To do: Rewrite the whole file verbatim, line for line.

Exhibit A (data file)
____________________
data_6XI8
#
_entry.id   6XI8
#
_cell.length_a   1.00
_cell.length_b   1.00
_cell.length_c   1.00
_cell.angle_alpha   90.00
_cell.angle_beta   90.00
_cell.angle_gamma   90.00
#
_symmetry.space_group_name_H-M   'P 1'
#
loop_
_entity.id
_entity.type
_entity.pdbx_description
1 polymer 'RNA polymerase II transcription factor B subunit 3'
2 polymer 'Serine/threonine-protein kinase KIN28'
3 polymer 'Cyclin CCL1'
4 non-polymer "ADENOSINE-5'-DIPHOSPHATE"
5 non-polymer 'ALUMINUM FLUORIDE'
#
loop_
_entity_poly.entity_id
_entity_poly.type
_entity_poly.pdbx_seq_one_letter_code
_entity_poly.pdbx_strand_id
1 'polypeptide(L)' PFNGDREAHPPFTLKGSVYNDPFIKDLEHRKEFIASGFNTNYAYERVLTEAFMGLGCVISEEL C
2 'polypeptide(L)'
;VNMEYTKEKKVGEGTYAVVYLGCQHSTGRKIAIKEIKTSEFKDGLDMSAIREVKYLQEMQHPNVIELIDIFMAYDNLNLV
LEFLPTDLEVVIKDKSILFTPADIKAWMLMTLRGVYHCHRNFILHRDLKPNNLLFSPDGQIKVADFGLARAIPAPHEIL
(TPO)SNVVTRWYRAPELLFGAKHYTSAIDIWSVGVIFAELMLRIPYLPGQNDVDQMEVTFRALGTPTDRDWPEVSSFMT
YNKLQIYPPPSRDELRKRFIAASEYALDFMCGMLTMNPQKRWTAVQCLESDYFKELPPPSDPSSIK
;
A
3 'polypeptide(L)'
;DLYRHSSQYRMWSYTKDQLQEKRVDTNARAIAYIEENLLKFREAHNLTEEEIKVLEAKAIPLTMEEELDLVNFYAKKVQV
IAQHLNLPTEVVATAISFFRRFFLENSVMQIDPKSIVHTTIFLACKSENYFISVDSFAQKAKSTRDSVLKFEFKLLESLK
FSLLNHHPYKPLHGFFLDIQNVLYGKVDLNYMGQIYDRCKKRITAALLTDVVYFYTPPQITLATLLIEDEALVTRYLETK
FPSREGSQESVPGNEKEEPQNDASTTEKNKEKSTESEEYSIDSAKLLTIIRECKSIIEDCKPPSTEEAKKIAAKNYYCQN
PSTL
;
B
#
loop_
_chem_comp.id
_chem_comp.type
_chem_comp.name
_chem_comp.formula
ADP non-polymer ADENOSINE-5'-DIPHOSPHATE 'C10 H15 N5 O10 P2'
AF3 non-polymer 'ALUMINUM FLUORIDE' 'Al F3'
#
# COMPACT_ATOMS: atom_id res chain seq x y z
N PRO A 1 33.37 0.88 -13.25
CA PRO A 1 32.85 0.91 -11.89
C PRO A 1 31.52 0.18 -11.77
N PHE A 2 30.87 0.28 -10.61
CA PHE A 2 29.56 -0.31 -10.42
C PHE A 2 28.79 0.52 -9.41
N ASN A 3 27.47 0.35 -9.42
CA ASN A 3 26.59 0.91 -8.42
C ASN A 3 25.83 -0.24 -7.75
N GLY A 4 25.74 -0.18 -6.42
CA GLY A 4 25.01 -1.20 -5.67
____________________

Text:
data_6XI8
#
_entry.id   6XI8
#
_cell.length_a   1.00
_cell.length_b   1.00
_cell.length_c   1.00
_cell.angle_alpha   90.00
_cell.angle_beta   90.00
_cell.angle_gamma   90.00
#
_symmetry.space_group_name_H-M   'P 1'
#
loop_
_entity.id
_entity.type
_entity.pdbx_description
1 polymer 'RNA polymerase II transcription factor B subunit 3'
2 polymer 'Serine/threonine-protein kinase KIN28'
3 polymer 'Cyclin CCL1'
4 non-polymer "ADENOSINE-5'-DIPHOSPHATE"
5 non-polymer 'ALUMINUM FLUORIDE'
#
loop_
_entity_poly.entity_id
_entity_poly.type
_entity_poly.pdbx_seq_one_letter_code
_entity_poly.pdbx_strand_id
1 'polypeptide(L)' PFNGDREAHPPFTLKGSVYNDPFIKDLEHRKEFIASGFNTNYAYERVLTEAFMGLGCVISEEL C
2 'polypeptide(L)'
;VNMEYTKEKKVGEGTYAVVYLGCQHSTGRKIAIKEIKTSEFKDGLDMSAIREVKYLQEMQHPNVIELIDIFMAYDNLNLV
LEFLPTDLEVVIKDKSILFTPADIKAWMLMTLRGVYHCHRNFILHRDLKPNNLLFSPDGQIKVADFGLARAIPAPHEIL
(TPO)SNVVTRWYRAPELLFGAKHYTSAIDIWSVGVIFAELMLRIPYLPGQNDVDQMEVTFRALGTPTDRDWPEVSSFMT
YNKLQIYPPPSRDELRKRFIAASEYALDFMCGMLTMNPQKRWTAVQCLESDYFKELPPPSDPSSIK
;
A
3 'polypeptide(L)'
;DLYRHSSQYRMWSYTKDQLQEKRVDTNARAIAYIEENLLKFREAHNLTEEEIKVLEAKAIPLTMEEELDLVNFYAKKVQV
IAQHLNLPTEVVATAISFFRRFFLENSVMQIDPKSIVHTTIFLACKSENYFISVDSFAQKAKSTRDSVLKFEFKLLESLK
FSLLNHHPYKPLHGFFLDIQNVLYGKVDLNYMGQIYDRCKKRITAALLTDVVYFYTPPQITLATLLIEDEALVTRYLETK
FPSREGSQESVPGNEKEEPQNDASTTEKNKEKSTESEEYSIDSAKLLTIIRECKSIIEDCKPPSTEEAKKIAAKNYYCQN
PSTL
;
B
#
loop_
_chem_comp.id
_chem_comp.type
_chem_comp.name
_chem_comp.formula
ADP non-polymer ADENOSINE-5'-DIPHOSPHATE 'C10 H15 N5 O10 P2'
AF3 non-polymer 'ALUMINUM FLUORIDE' 'Al F3'
#
# COMPACT_ATOMS: atom_id res chain seq x y z
N PRO A 1 33.37 0.88 -13.25
CA PRO A 1 32.85 0.91 -11.89
C PRO A 1 31.52 0.18 -11.77
N PHE A 2 30.87 0.28 -10.61
CA PHE A 2 29.56 -0.31 -10.42
C PHE A 2 28.79 0.52 -9.41
N ASN A 3 27.47 0.35 -9.42
CA ASN A 3 26.59 0.91 -8.42
C ASN A 3 25.83 -0.24 -7.75
N GLY A 4 25.74 -0.18 -6.42
CA GLY A 4 25.01 -1.20 -5.67